An Engineering Miracle

Monday, March 14, 2011

Out-of-town guests over the weekend and a minor emergency overnight have kept me mostly away from the news and a good night's sleep. (Fortunately, everything is fine.) Nevertheless, the tragic events in Japan have been inescapable. On that score, John Cook passes along the observation that engineering and high construction standards probably saved millions of lives from the earthquakes there. As he put it, "[I]t's natural to only see the people who died and not the people who did not."

This observation is quite similar to one I once made regarding a Greyhound bus crash:

But this wasn't dumb luck! This was an example of human genius in action, but the clue was mentioned only in passing: The bus "broke through the railing of a bridge." That railing impeded the bus enough to save all on board, and the engineers who designed it never came up. Were it not for the men who thought about how to make that highway as safe as it turned out to be, that bus would have plunged into the river and we'd have been reading about fatalities.
In closing, I'll note that I don't agree with the near-universal assumption that the government should dictate construction standards (or the similar idea that people would not adopt such standards on their own). This means that my headline -- had I thought of making the point so creatively -- would have been simpler than Dave Ewing's: "Engineers Save Millions in Japan."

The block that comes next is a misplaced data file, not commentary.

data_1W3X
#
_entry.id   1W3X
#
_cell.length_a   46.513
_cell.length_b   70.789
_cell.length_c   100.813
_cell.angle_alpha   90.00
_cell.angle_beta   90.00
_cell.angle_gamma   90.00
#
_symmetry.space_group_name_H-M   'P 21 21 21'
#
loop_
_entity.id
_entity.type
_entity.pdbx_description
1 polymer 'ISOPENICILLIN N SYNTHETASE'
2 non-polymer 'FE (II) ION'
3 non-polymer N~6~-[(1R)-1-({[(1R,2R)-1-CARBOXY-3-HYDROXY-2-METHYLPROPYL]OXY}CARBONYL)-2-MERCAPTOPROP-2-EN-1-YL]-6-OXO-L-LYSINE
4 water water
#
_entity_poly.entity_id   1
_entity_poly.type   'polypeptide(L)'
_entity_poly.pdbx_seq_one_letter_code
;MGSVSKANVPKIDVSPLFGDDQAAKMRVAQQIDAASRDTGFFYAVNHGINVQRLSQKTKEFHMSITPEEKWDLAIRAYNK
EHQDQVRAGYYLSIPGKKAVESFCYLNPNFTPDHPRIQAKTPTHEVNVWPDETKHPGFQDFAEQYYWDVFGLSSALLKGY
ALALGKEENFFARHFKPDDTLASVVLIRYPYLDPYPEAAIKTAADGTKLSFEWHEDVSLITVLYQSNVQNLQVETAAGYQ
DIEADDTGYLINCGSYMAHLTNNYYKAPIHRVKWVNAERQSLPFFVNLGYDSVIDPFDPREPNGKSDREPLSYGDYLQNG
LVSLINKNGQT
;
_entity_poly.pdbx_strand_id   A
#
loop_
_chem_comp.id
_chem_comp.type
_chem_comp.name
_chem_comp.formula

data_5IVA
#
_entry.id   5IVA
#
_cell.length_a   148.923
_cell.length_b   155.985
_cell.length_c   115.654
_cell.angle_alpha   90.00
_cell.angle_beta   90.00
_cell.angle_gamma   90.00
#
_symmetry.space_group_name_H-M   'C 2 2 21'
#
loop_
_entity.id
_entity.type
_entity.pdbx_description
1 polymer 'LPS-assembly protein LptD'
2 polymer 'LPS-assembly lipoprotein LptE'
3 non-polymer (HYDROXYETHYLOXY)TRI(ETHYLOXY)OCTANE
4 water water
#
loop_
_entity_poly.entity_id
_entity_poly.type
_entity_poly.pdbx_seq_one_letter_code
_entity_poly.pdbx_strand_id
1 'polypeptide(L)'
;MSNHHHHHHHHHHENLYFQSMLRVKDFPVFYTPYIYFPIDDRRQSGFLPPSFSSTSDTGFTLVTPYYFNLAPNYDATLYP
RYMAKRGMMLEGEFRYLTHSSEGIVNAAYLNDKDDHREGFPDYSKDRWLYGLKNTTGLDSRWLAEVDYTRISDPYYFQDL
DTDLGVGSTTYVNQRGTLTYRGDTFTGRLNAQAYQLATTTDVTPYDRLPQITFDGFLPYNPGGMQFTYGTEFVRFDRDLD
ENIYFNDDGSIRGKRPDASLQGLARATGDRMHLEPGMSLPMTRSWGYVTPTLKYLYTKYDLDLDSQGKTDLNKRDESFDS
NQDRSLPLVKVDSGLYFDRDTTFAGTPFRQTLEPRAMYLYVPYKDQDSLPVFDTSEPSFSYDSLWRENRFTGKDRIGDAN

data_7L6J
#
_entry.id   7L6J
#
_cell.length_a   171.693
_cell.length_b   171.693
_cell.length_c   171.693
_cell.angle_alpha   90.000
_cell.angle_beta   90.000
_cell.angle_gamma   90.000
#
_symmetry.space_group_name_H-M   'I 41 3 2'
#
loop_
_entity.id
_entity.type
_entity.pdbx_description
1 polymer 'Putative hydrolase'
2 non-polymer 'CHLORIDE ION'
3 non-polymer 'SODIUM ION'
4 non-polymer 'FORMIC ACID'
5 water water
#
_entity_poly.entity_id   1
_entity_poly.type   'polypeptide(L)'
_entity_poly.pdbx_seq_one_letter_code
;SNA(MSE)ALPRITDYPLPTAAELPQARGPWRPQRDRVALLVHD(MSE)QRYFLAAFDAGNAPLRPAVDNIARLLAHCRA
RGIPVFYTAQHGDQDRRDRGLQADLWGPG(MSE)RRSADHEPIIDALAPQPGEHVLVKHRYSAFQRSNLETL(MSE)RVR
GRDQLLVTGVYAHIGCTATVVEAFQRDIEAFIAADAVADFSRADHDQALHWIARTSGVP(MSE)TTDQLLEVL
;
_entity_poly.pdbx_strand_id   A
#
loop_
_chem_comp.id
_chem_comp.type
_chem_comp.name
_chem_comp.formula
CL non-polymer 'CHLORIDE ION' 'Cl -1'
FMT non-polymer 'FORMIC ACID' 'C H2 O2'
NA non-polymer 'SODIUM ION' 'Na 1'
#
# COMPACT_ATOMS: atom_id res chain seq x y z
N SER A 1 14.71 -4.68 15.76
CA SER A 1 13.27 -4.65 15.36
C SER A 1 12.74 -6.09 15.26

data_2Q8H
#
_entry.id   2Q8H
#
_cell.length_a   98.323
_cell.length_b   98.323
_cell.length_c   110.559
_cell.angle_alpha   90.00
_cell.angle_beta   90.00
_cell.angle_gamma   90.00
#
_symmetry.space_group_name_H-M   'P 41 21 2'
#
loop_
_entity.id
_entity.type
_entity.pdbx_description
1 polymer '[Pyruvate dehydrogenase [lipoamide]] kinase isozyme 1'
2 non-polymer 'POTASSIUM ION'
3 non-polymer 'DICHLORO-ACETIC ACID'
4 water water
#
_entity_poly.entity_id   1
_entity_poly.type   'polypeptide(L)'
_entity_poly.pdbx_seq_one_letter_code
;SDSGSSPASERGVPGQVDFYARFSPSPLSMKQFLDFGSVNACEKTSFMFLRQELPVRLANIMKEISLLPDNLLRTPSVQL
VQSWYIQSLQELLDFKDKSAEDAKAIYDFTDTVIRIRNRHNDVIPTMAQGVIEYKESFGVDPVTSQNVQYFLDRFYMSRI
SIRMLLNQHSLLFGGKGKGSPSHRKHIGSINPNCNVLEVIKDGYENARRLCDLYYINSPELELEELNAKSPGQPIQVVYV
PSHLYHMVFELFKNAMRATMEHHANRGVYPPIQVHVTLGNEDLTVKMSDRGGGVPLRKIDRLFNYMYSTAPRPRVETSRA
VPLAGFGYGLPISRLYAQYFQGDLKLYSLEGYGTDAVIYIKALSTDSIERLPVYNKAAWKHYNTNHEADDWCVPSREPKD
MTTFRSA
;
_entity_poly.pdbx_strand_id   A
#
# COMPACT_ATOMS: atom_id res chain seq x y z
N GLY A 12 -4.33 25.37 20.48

-- CAV


mtnrunner2 said...

Funny thing, but NPR posted a headline like "Strict Japanese Building Codes Saved Lives" or some such and I had the same reaction. As if coercion was our savior, rather than good engineering.

What about the fact that building codes give cheap slumlords the appearance of having good buildings, when they are just barely getting by, whereas builders who go out of their way to be safe are damned by the faint praise of passing a building inspection? What about the corruption it breeds, as does every case of outlawing something people should be able to do? What about the fact that government has no right to fund the inspectors with my money? What about treating people as guilty until proven innocent? What about the cost in terms of directing money into "officially approved" techniques instead of techniques that might not meet codes, but be functionally better?

Coercion is not practical or moral.

kelleyn said...

I'm impressed that the embattled nuclear power plants have held up so well. Yes, the engineers are struggling with them, but if I took the leftist caricatures of nuclear power at face value I'd expect them to have cracked the planet in half by now.

I hope the attempts by politicians and the media to cash in on this and demonize a much needed form of energy are not successful. The protests are already starting, and Alex Epstein has already found some excellent rebuttals to the madness.

Gus Van Horn said...

Both of you make good points, Jeff in the direction of questioning further whether the codes really help at all, and kellyn regarding the completely unfounded hysteria regarding the nuclear plants. (And thanks for providing those links!) I'd found a somewhat detailed blog posting on the latter that I was tempted to comment on, but I wasn't sure about part of his analysis, so I left that aside.